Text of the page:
Registration Convention

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Registration Convention
Convention on Registration of Objects Launched into Outer Space
Signed 12 November 1974
Location New York
Effective 15 September 1976
Condition 5 ratifications
Signatories 25
Parties 61
Depositary Secretary-General of the United Nations
Languages Arabic, Chinese, English, French, Russian and Spanish
  signed, but not yet ratified

The Convention on Registration of Launched Objects into Outer Space (Registration Convention) was adopted by the United Nations General Assembly in 1974[1][2] and went into force in 1976. As of 2014, it has been ratified by 61 states.[3]

The convention requires states to furnish to the United Nations with details about the orbit of each space object. A registry of launchings was already being maintained by the United Nations as a result of a General Assembly Resolution in 1962.[4][5]

The Registration Convention and four other space law treaties are administered by the United Nations Committee on the Peaceful Uses of Outer Space.[inconsistent]

The European Space Agency and European Organization for the Exploitation of Meteorological Satellites have submitted declarations of acceptance of rights and obligations according to the convention.[6]

Current status[edit]

The register is kept by the United Nations Office for Outer Space Affairs (UNOOSA) and includes[7]

  • Name of launching State
  • An appropriate designator of the space object or its registration number
  • Date and territory or location of launch
  • Basic orbital parameters (Nodal period, Inclination, Apogee and Perigee)
  • General function of the space object

Information on registered objects is available at the UNOOSA site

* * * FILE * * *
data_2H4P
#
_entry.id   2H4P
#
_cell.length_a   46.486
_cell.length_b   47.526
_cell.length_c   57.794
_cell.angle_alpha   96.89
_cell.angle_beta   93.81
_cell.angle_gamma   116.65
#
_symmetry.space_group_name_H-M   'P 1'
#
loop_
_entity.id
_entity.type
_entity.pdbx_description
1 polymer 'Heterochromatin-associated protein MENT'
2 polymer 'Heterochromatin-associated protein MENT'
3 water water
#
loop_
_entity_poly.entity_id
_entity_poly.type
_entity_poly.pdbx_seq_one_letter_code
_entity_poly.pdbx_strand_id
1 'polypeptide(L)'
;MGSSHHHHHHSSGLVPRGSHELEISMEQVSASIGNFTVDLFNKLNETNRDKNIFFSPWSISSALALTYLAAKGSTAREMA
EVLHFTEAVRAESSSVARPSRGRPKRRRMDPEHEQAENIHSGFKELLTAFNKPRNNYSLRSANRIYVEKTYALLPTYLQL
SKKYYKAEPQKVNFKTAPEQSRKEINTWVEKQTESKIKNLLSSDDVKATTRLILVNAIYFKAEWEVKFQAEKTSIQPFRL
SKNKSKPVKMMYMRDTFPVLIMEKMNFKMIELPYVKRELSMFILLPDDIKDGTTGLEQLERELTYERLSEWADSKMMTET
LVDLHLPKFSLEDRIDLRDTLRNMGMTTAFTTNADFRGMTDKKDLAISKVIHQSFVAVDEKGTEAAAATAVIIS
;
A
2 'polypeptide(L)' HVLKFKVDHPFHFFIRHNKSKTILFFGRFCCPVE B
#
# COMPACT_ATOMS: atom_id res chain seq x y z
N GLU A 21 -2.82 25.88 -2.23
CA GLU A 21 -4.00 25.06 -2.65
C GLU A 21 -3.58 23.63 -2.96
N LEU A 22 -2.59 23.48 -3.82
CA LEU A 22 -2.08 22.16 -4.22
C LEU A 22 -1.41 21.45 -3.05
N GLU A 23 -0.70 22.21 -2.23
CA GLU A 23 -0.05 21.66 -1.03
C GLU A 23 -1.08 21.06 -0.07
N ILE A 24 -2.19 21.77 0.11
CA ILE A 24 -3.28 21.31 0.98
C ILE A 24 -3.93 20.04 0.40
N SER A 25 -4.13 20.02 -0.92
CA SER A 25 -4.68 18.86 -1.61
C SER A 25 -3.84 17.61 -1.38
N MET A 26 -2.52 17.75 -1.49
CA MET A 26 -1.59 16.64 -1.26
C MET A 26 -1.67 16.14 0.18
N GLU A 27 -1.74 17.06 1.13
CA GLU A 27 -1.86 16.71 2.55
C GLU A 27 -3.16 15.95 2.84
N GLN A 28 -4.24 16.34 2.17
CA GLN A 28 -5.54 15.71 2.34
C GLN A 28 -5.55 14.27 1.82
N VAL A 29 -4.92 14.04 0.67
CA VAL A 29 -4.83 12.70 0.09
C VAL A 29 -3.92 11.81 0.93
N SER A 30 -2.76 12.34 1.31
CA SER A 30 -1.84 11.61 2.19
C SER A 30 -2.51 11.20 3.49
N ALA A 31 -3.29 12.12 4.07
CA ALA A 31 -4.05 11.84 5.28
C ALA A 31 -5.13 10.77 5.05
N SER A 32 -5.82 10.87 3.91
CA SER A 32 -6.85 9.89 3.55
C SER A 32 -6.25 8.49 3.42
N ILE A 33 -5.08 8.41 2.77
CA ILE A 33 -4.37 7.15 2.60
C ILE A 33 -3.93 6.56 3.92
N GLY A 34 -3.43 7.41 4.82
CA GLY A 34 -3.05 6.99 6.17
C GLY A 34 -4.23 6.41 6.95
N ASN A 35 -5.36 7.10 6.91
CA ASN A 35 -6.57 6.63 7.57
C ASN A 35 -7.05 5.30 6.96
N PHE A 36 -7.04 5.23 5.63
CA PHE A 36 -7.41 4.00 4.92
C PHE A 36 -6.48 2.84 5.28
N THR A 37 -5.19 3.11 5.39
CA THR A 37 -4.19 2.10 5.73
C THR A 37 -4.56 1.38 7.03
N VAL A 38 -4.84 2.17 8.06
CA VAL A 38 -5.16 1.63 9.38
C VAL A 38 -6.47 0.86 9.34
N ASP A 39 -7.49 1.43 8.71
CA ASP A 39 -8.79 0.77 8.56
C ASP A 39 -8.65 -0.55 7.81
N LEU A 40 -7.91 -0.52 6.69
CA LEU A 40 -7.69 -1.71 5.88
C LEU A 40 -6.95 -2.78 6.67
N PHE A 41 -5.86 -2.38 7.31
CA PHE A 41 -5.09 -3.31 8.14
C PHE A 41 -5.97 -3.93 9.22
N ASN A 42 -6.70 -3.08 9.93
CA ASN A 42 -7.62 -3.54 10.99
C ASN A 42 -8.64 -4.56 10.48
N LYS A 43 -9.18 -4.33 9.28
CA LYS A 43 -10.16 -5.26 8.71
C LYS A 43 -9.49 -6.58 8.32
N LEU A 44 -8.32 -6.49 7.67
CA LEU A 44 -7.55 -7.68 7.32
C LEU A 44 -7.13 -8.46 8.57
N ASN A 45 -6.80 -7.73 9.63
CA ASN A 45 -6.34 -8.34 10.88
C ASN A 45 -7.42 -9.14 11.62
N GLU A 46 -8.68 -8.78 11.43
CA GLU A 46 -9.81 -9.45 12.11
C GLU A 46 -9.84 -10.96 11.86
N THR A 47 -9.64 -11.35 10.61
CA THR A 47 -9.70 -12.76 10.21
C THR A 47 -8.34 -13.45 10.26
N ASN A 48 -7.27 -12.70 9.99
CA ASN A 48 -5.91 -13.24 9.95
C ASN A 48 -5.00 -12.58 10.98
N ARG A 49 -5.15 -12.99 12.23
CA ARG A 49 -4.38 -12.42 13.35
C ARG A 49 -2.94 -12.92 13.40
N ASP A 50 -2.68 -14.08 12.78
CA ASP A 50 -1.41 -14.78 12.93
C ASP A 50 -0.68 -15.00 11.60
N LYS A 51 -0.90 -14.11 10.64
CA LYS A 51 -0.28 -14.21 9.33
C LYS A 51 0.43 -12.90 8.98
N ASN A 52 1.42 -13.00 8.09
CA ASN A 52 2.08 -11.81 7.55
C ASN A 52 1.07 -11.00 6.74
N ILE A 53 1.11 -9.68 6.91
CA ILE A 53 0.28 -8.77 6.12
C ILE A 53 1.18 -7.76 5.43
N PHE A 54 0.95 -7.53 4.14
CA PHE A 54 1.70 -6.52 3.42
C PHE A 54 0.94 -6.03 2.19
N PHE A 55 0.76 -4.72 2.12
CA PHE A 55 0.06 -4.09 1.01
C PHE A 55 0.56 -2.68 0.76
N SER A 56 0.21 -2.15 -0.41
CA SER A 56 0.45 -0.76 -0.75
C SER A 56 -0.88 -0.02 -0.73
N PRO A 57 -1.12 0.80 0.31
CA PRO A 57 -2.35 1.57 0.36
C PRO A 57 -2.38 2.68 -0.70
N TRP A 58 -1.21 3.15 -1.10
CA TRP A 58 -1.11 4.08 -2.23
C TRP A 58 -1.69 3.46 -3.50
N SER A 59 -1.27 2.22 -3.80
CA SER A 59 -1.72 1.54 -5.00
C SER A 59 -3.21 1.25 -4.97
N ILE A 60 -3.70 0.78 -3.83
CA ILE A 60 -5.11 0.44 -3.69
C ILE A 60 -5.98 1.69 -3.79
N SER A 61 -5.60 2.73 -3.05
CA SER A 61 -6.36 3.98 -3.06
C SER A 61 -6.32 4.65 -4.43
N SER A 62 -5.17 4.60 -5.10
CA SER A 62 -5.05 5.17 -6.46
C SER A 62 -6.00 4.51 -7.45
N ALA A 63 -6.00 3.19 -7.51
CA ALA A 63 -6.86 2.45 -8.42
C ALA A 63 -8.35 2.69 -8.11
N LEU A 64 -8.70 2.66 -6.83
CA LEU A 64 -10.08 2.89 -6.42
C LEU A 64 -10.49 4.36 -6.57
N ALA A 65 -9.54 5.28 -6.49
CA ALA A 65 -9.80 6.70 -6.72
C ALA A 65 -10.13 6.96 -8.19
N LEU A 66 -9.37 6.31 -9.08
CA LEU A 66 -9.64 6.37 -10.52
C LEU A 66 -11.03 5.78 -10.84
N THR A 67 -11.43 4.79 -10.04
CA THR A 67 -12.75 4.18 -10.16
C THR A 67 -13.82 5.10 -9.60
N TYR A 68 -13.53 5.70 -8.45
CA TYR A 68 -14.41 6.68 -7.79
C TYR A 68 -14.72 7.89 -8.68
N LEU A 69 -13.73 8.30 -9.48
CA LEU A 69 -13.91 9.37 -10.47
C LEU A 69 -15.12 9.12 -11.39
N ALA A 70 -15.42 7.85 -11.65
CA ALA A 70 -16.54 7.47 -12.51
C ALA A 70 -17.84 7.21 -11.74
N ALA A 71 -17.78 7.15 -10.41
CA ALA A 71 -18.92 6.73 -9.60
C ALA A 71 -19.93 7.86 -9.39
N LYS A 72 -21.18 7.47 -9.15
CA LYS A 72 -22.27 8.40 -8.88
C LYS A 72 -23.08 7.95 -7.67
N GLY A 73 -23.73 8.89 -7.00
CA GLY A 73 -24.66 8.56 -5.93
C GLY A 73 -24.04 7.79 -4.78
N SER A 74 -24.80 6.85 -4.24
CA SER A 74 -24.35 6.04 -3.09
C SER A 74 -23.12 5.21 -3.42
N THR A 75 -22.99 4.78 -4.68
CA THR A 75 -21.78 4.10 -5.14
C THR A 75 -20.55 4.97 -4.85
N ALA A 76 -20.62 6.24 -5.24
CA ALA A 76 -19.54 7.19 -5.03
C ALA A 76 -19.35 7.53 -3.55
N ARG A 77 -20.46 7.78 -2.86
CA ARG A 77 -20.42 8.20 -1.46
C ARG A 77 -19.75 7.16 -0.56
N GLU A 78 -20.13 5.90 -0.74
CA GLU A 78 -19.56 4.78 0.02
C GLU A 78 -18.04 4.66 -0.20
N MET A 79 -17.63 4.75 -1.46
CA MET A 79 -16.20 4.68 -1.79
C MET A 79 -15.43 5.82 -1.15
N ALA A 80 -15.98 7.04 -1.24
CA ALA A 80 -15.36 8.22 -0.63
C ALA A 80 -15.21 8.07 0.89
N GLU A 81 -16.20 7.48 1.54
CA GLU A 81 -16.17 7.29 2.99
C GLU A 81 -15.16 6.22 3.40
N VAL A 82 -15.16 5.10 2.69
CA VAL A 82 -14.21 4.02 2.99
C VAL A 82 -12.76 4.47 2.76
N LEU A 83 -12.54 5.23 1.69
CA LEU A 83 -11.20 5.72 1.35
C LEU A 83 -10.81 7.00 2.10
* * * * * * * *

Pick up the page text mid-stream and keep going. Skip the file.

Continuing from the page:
A General Assembly resolution from December 2007 that was accepted by consensus recommended that the data should be extended to include:[8]

  • Coordinated Universal Time as the time reference for the date of launch;
  • Kilometres, minutes and degrees as the standard units for basic orbital parameters;
  • Any useful information relating to the function of the space object in addition to the general function requested by the Registration Convention
  • The geostationary orbit location, if appropriate
  • Any change of status in operations (e.g., when a space object is no longer functional)
  • The approximate date of decay or re-entry
  • The date and physical conditions of moving a space object to a disposal orbit
  • Web links to official information on space objects


As of 2008, more than 200 dead satellites littered the part of space near geostationary orbit. Within 10 years, that number could increase fivefold, warns a report by the UN. The resulting chaos could lead to serious damage or loss of a spacecraft.[9]


  1. ^ United Nations General Assembly Resolution 3235 session 29 Convention on Registration of Objects Launched Into Outer Space on 12 November 1974
  2. ^ "Resolution 3235 (XXIX) - Convention on Registration of Objects Launched Into Outer Space". UNOOSA. 12 November 1974. 
  3. ^
  4. ^ United Nations General Assembly Resolution 1721 session 16 International co-operation in the peaceful uses of outer space on 20 December 1962
  5. ^ "1721 (XVI) - International Cooperation in the peaceful uses of outer space". 20 December 1962. 
  6. ^ Status of International Agreements relating to activities in outer space as at 1 January 2012
  7. ^ "Convention on Registration of Objects Launched into Outer Space". UNOOSA. Retrieved 2009-04-06. 
  8. ^ United Nations General Assembly Resolution 101 session 62 page 3 on 17 December 2007 (retrieved 2008-03-13)
  9. ^ McKie, Robin (24 February 2008). "Warning of catastrophe from mass of 'space junk' - 'Failure to act would be folly,' says report to UN". London: The Observer. Retrieved 22 May 2010. 

External links[edit]